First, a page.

Designing climate-friendly concrete, from the nanoscale up: New understanding of concrete’s properties could increase lifetime of the building material, decrease emissions July 25th, 2016

Ultra-flat circuits will have unique properties: Rice University lab studies 2-D hybrids to see how they differ from common electronics July 25th, 2016

Borrowing from pastry chefs, engineers create nanolayered composites: Method to stack hundreds of nanoscale layers could open new vistas in materials science July 25th, 2016

Integration of novel materials with silicon chips makes new 'smart' devices possible July 25th, 2016

Academic/Education

News from Quorum: The College of New Jersey use the Quorum Cryo-SEM preparation system in a project to study ice crystals in high altitude clouds July 19th, 2016

Leti and Korea Institute of Science and Technology to Explore Collaboration on Advanced Technologies for Digital Era July 14th, 2016

SUNY Poly Celebrates Its 10th Year Exhibiting at SEMICON West with Cutting Edge Developments in Integrated Photonics and Power Electronics July 8th, 2016

FEI and King Abdullah University of Science and Technology Establish New Electron Microscopy ‘Centre of Excellence’: Centre of Excellence involves materials and life sciences research and technical collaboration July 5th, 2016

Materials/Metamaterials

Designing climate-friendly concrete, from the nanoscale up: New understanding of concrete’s properties could increase lifetime of the building material, decrease emissions July 25th, 2016

Ultra-flat circuits will have unique properties: Rice University lab studies 2-D hybrids to see how they differ from common electronics July 25th, 2016

Attosecond physics: Mapping electromagnetic waveforms July 25th, 2016

Borrowing from pastry chefs, engineers create nanolayered composites: Method to stack hundreds of nanoscale layers could open new vistas in materials science July 25th, 2016

Announcements

Borrowing from pastry chefs, engineers create nanolayered composites: Method to stack hundreds of nanoscale layers could open new vistas in materials science July 25th, 2016

Integration of novel materials with silicon chips makes new 'smart' devices possible July 25th, 2016

Accurate design of large icosahedral protein nanocages pushes bioengineering boundaries: Scientists used computational methods to build ten large, two-component, co-assembling icosahedral protein complexes the size of small virus coats July 25th, 2016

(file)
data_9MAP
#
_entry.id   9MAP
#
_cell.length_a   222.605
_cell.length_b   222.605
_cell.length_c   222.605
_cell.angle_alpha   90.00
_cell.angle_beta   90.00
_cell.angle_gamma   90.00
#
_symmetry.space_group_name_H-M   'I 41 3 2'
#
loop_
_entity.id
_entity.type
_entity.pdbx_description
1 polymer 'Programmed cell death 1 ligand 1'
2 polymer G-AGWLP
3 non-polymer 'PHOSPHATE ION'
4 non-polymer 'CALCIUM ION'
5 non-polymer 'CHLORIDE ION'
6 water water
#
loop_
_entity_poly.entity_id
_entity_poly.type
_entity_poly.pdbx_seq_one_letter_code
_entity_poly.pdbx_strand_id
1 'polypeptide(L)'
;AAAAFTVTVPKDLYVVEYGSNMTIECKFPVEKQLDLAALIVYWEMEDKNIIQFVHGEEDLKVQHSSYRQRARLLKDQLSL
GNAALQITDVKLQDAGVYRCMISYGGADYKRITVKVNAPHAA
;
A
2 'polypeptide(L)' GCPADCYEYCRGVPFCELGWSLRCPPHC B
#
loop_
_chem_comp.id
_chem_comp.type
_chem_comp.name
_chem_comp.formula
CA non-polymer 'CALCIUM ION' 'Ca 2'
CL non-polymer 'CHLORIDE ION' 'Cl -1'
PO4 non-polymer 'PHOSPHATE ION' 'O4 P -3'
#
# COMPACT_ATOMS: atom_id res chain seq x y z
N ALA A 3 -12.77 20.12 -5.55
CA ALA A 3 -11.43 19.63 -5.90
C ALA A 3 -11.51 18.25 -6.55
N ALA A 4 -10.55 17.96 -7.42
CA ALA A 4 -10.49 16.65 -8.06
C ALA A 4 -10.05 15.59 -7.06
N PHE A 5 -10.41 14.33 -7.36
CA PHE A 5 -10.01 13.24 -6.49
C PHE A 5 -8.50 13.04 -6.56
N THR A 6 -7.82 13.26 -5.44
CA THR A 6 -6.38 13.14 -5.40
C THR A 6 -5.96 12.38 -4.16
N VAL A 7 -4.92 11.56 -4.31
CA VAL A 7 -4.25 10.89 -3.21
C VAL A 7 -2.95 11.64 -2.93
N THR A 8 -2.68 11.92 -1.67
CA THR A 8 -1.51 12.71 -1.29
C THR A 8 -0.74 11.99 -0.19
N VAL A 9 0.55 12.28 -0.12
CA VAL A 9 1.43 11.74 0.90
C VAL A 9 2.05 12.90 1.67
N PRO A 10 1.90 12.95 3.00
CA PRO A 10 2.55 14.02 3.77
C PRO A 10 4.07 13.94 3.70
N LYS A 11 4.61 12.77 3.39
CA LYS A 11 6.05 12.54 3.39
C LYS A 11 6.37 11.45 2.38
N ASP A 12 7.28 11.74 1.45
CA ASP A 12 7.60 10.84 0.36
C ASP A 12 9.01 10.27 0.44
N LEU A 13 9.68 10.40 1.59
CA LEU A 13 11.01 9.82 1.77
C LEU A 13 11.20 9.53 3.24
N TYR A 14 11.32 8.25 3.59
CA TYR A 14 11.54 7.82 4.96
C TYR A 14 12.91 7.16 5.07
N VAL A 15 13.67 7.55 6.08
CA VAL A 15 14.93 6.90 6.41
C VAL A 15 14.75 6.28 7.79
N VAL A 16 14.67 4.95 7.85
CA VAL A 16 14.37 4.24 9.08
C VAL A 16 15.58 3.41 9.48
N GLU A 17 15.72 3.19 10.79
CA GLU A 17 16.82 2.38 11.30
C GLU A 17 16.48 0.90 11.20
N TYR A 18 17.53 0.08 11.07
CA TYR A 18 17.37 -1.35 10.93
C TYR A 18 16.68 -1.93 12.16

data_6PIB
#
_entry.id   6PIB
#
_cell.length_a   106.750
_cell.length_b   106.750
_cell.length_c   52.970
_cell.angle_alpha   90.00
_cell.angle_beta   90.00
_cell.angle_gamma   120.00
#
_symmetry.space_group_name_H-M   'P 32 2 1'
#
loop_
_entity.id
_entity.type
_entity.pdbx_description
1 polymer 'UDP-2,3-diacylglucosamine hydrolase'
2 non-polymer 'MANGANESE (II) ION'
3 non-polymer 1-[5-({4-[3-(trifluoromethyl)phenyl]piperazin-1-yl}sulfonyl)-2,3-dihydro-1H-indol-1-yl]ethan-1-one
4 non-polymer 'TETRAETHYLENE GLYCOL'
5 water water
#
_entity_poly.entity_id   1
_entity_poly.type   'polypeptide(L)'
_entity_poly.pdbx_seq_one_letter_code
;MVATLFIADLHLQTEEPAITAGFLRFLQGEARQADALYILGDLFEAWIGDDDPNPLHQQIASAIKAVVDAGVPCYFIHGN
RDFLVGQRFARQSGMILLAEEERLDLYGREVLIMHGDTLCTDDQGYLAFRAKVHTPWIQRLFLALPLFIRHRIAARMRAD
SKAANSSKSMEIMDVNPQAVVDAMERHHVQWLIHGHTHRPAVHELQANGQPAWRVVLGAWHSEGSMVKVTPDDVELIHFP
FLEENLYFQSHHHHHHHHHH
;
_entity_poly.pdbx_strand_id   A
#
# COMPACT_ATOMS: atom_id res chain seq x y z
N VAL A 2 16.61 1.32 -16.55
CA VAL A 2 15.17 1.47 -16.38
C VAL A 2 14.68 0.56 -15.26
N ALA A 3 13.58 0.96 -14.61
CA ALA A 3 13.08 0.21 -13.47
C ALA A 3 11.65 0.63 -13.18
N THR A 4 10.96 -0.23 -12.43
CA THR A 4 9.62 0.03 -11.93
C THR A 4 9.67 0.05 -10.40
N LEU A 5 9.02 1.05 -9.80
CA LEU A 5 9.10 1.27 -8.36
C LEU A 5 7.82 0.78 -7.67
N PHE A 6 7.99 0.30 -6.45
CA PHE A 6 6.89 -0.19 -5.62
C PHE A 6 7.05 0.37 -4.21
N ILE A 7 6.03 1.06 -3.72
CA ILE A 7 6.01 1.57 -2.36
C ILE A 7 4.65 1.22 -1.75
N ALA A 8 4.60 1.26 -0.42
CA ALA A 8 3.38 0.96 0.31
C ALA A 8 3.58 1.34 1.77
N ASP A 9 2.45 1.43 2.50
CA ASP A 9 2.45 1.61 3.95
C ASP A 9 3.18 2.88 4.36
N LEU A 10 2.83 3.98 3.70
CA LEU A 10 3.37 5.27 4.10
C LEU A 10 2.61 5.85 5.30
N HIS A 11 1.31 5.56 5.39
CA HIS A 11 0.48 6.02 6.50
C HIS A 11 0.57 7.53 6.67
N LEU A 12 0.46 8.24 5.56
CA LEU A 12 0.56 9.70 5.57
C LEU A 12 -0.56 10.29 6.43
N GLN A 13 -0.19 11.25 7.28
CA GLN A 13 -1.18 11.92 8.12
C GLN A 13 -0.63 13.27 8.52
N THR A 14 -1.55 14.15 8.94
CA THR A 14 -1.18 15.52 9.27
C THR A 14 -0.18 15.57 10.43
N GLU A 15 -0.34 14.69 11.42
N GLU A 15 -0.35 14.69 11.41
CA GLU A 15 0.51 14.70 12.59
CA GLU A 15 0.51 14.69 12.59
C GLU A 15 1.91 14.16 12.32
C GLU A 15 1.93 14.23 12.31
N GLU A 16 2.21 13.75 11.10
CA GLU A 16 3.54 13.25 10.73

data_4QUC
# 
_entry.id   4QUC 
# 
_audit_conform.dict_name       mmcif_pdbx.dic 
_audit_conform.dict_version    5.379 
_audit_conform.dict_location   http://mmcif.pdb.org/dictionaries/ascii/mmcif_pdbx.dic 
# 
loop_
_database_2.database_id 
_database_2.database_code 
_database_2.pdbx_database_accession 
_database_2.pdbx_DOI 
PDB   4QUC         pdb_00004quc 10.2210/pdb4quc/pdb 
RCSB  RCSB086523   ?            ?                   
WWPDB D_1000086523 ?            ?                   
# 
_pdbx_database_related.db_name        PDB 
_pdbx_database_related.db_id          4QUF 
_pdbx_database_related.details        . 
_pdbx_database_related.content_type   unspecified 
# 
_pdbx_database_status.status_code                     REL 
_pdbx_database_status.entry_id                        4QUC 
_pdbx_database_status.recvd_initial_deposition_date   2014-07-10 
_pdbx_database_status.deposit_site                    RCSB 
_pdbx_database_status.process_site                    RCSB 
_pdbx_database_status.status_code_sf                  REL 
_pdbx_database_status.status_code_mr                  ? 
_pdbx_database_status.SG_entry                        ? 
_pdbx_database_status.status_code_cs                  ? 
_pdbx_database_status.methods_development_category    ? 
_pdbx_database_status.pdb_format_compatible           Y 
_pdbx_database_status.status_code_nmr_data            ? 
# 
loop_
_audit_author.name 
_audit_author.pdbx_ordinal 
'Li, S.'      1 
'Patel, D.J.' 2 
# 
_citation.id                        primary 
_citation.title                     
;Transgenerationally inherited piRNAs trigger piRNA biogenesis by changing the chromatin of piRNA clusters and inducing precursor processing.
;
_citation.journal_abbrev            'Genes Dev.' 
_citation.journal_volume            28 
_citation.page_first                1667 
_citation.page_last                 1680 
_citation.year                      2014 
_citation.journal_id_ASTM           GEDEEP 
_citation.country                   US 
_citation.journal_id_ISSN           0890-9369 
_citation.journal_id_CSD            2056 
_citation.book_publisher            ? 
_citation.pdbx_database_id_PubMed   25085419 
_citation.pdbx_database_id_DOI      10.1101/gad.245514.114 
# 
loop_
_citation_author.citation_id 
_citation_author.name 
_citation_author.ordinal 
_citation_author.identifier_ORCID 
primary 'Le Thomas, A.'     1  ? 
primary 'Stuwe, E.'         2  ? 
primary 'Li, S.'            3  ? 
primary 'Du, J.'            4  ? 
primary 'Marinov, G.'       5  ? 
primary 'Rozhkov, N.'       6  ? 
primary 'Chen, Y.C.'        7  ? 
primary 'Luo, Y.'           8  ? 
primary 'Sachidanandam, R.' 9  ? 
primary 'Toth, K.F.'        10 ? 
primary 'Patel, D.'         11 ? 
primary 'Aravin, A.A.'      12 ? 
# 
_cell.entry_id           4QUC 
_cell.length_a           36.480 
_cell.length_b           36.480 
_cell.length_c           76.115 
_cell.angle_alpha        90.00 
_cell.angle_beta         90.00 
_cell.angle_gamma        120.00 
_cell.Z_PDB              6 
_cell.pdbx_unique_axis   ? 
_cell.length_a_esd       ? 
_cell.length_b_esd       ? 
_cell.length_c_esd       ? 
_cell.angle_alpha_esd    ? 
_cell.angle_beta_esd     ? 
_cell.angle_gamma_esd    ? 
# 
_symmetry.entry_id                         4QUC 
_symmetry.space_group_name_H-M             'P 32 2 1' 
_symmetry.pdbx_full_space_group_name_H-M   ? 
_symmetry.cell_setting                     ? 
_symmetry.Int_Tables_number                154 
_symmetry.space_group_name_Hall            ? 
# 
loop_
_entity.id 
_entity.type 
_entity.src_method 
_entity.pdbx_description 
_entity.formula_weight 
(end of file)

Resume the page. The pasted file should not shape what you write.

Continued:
XEI Scientific Partners with Electron Microscopy Sciences to Promote and Sell its Products in North and South America July 25th, 2016

Grants/Awards/Scholarships/Gifts/Contests/Honors/Records

Ultra-flat circuits will have unique properties: Rice University lab studies 2-D hybrids to see how they differ from common electronics July 25th, 2016

Accurate design of large icosahedral protein nanocages pushes bioengineering boundaries: Scientists used computational methods to build ten large, two-component, co-assembling icosahedral protein complexes the size of small virus coats July 25th, 2016

New reaction for the synthesis of nanostructures July 21st, 2016

Scientists glimpse inner workings of atomically thin transistors July 21st, 2016

Printing/Lithography/Inkjet/Inks

Nanoscientists develop the 'ultimate discovery tool': Rapid discovery power is similar to what gene chips offer biology June 25th, 2016

Perovskite solar cells surpass 20 percent efficiency: EPFL researchers are pushing the limits of perovskite solar cell performance by exploring the best way to grow these crystals June 13th, 2016

'On-the-fly' 3-D print system prints what you design, as you design it June 1st, 2016

Physicists create first metamaterial with rewritable magnetic ordering May 23rd, 2016

NanoNews-Digest
The latest news from around the world, FREE




  Premium Products
NanoNews-Custom
Only the news you want to read!
 Learn More
NanoTech-Transfer
University Technology Transfer & Patents
 Learn More
NanoStrategies
Full-service, expert consulting
 Learn More











ASP
Nanotechnology Now Featured Books




NNN

The Hunger Project







Car Brands
Buy website traffic